Children wet the bed when their body is unable to hold pee. Inability to hold urine is called urinary incontinence, enuresis, or commonly known as bedwetting. Wetting the bed during the night is called nocturnal enuresis. Boys under age 6 and girls under age 5 may wet the bed overnight because they are still developing bladder control. Occasional accidents are common for small children. Child bedwetting and incontinence does not mean that toilet training has failed. Children who have never achieved bladder control at night have primary nocturnal enuresis. Children who stayed dry at night for at least 6 months before wetting the bed have secondary nocturnal enuresis.
Bedwetting is not under the child’s conscious control and is not done on purpose. Nocturnal enuresis typically goes away on its own as the child grows older. Parents should not hesitate to consult with the pediatrician about bed wetting to find the solution that works best for their child. Children in their late teen years or who started wetting the bed after staying dry for long periods should be carefully evaluated to rule out possible physical or mental health problems.
Common Causes & Risk Factors
It is not uncommon for children to start wetting the bed as they struggle to deal with stressful events such as divorce, changing schools or losing a loved one. Bedwetting can be caused by any type of stress. Deep sleepers are less able to awaken from sleep in response to a full bladder. Children are also more likely to wet the bed if one or both parents has a history of nocturnal enuresis.
Overactive bladder is a common cause of bed wetting in preschool children. Symptoms of an overactive bladder include urinating more frequently than usual, rushing to the bathroom, and daytime incontinence. Pediatric sleep apnea is often due to large tonsils and adenoids, and parents may notice that the child snores loudly overnight. Sleep apnea causes increased urine production during the night and can cause nocturnal enuresis. Constipation can cause bedwetting due to pressure on the bladder from an enlarged bowel. Excessive urine production during the night from kidney disease or hormone imbalance can also lead to nocturnal enuresis.
Talking with your Doctor about Children Incontinence and Bedwetting
Parents should let the pediatrician know about bed wetting after age 7, enuresis after long periods of staying dry. The pediatrician will ask about the child’s medical history and urinary symptoms. A urine sample may be collected to check for a bladder infection or kidney disease.
Important symptoms to report:
- Pain or burning with urination
- Unusual thirst and excessive urination
- Significant weight gain or loss
- Dark, cloudy, discolored or foul-smelling urine
- Loud snoring with daytime sleepiness
- Numbness, tingling and pain in the legs
Helpful information includes:
- Frequency of bedwetting episodes
- Daytime urination patterns
- Daily fluid intake, especially afternoon/evening
- Psychosocial concerns
Protecting the child’s feelings – Being Aware Of Social Situations
Bedwetting can make children feel embarrassed and anxious. This can lead to low self-esteem and quality of life. Schoolwork and friendships may be affected. Children cannot control bedwetting and nighttime incontinence is not their fault. Parents should maintain a caring, patient attitude rather than shaming or punishing the child. This will help to instill confidence and motivate the child to remain optimistic about nighttime dryness. Parents can encourage older children to help clean up and assist with laundry. This will help them to take responsibility with a feeling of empowerment.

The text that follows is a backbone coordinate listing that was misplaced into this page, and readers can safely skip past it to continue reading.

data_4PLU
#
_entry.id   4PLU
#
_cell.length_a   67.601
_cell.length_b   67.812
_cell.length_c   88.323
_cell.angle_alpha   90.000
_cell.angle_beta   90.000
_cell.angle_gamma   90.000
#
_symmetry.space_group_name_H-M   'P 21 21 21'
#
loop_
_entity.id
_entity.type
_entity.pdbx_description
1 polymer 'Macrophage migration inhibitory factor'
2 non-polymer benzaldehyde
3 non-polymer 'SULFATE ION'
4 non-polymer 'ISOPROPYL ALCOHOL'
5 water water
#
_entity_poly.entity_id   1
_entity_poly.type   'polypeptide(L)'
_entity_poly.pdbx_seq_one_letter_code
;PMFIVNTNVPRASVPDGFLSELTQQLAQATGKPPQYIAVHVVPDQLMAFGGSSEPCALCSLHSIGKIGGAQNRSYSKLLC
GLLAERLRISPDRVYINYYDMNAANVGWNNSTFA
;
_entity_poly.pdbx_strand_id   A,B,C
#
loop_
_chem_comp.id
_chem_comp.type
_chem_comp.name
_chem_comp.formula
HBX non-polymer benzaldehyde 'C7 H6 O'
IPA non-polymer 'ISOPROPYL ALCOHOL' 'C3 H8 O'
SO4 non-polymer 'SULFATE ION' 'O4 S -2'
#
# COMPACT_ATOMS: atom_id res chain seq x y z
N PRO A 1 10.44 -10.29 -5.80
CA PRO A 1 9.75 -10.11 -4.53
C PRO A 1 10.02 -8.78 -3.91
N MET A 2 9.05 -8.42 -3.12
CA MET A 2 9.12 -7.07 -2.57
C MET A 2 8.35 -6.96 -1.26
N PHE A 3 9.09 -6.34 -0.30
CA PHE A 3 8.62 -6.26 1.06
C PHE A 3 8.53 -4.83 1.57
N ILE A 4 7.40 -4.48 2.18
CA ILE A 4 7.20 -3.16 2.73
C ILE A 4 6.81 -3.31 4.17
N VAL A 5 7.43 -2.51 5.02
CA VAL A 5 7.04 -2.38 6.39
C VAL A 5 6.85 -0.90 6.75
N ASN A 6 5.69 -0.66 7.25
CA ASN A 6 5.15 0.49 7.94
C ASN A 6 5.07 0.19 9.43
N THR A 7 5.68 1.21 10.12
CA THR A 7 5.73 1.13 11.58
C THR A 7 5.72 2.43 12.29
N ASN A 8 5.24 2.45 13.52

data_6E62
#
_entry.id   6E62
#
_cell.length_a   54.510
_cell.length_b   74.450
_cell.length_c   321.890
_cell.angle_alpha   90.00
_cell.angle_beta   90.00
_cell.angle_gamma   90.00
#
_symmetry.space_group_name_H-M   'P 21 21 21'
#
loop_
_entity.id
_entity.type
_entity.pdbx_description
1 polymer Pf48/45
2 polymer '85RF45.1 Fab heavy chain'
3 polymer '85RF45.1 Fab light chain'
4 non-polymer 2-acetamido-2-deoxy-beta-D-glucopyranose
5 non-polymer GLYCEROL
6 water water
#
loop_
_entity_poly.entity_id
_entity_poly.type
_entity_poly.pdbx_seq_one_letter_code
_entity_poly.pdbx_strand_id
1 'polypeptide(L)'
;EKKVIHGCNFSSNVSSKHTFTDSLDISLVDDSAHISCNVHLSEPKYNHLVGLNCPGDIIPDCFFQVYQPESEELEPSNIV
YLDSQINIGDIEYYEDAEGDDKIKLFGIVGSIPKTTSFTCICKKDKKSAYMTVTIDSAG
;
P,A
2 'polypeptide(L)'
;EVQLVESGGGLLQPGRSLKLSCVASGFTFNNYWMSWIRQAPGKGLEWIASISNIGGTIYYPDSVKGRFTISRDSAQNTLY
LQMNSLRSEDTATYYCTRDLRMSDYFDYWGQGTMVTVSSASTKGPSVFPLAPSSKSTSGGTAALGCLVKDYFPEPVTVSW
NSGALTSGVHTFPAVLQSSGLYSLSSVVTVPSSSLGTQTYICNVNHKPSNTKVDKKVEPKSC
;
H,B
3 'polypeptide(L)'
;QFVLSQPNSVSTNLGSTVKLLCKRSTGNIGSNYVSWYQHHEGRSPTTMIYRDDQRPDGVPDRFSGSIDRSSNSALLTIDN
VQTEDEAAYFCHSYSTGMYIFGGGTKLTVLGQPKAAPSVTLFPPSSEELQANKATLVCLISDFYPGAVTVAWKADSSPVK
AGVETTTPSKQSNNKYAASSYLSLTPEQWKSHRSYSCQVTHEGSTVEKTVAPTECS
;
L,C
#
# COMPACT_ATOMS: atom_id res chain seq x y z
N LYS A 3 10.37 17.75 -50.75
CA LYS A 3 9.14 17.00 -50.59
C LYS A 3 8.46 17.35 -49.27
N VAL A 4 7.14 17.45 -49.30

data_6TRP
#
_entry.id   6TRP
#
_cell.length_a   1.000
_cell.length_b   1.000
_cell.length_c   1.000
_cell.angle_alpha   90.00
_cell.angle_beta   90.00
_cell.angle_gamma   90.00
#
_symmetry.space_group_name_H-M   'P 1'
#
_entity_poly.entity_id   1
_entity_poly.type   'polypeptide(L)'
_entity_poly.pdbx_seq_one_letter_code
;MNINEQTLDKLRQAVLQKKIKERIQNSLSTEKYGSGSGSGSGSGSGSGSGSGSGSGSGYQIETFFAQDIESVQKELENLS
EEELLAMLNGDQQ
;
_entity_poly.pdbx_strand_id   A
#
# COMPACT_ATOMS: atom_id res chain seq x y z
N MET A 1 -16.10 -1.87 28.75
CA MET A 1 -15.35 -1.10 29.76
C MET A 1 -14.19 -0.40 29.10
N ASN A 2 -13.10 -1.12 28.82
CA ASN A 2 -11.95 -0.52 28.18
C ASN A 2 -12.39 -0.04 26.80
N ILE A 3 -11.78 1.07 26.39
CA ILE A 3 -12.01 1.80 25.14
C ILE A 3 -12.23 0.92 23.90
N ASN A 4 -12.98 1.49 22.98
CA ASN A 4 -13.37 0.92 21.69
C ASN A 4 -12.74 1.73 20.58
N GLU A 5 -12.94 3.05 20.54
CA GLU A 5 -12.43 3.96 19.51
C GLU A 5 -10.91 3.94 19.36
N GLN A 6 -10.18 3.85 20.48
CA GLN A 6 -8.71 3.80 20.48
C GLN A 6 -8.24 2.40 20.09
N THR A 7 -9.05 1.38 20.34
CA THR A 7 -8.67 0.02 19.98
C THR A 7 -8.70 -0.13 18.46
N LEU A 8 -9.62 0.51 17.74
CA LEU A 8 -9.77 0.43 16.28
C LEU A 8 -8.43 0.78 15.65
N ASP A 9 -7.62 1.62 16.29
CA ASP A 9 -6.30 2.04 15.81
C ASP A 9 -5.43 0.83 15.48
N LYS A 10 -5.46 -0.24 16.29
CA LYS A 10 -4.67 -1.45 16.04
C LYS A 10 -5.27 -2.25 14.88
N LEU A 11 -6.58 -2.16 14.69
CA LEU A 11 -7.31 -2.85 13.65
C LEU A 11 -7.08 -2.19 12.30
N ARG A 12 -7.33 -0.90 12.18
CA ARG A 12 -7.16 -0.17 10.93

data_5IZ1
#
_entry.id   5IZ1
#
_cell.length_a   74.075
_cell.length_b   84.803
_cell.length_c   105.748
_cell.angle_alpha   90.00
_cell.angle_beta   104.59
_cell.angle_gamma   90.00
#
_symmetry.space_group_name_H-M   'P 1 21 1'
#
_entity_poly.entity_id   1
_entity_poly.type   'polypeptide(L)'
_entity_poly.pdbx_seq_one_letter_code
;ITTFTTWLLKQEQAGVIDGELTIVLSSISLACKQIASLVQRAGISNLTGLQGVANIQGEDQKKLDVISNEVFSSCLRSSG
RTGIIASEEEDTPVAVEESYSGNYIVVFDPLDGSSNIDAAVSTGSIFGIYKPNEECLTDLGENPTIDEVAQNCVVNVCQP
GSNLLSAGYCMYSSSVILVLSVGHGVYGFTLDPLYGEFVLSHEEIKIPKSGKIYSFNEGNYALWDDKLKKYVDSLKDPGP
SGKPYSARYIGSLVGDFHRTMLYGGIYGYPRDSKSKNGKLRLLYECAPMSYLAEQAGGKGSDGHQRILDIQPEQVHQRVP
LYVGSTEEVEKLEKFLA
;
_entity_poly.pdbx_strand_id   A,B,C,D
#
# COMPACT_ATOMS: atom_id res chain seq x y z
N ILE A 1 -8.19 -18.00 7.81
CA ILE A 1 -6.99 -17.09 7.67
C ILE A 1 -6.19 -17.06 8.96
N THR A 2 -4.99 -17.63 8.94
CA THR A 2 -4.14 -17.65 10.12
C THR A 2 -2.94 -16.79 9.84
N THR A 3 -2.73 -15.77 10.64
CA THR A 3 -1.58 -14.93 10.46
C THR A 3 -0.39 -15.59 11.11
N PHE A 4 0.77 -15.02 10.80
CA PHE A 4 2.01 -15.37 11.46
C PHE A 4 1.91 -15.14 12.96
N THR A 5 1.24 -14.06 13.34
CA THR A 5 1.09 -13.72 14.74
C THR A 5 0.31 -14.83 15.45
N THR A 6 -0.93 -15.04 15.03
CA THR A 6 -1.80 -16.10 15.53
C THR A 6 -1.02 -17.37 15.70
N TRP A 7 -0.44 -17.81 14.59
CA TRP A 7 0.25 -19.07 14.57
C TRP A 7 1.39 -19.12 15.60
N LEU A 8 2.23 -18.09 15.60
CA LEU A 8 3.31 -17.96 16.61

Preventing Your Child from Bedwetting – Tips & Treatment Options
Basic interventions that can help prevent bedwetting or incontinence:
- Eat a healthy diet to prevent constipation
- Avoid caffeine, carbonated drinks, and citrus juices
- Increase fluid intake during the day
- Scheduled bathroom use every few hours during the day
- Limit fluid intake after school, in the evening, and before bed
- Use the bathroom twice before going to bed
- Nightlights in the bathroom and hallway
Parents may wake the child once during the night to urinate. A diary may be used to track wet and dry nights to determine which interventions are helpful. Regularly scheduled bathroom trips timed at increasing intervals will help the child’s bladder become used to holding urine for longer periods of time. Counseling may be beneficial for children who are struggling with stress and anxiety. Medications may be used for older children to treat bedwetting caused by bladder infection, kidney disease or hormone imbalances..
Disposable incontinence underwear can help children sleep comfortably through the night. Protective creams may be needed to prevent skin breakdown. A waterproof incontinence mattress or mattress cover is extremely helpful for easy morning clean up, odor prevention, and to keep the mattress sanitary and free from germs and mold.
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Children’s Hospital of Philadelphia. (2021). Bed-wetting (Nocturnal enuresis). Retrieved from
Mayo Clinic. (2017). Bed-wetting. Retrieved from https://www.mayoclinic.org/diseases-conditions/bed-wetting/symptoms-causes/syc-20366685
National Kidney Foundation. (2021). Questions kids ask about bed-wetting. Retrieved from https://www.kidney.org/patients/bw/BW_faq
National Kidney Foundation. (2021). Secondary nocturnal enuresis. Retrieved from https://www.kidney.org/patients/bw/BWbedwetSecondary
University of Rochester Medical Center. (2021). Urinary incontinence (Enuresis) in children. Retrieved from https://www.urmc.rochester.edu/encyclopedia/content.aspx?contenttypeid=90&contentid=p03083
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WebMD. (2020). Helping your bedwetting child maintain self-esteem. Retrieved from https://www.webmd.com/parenting/bedwetting-self-esteem#1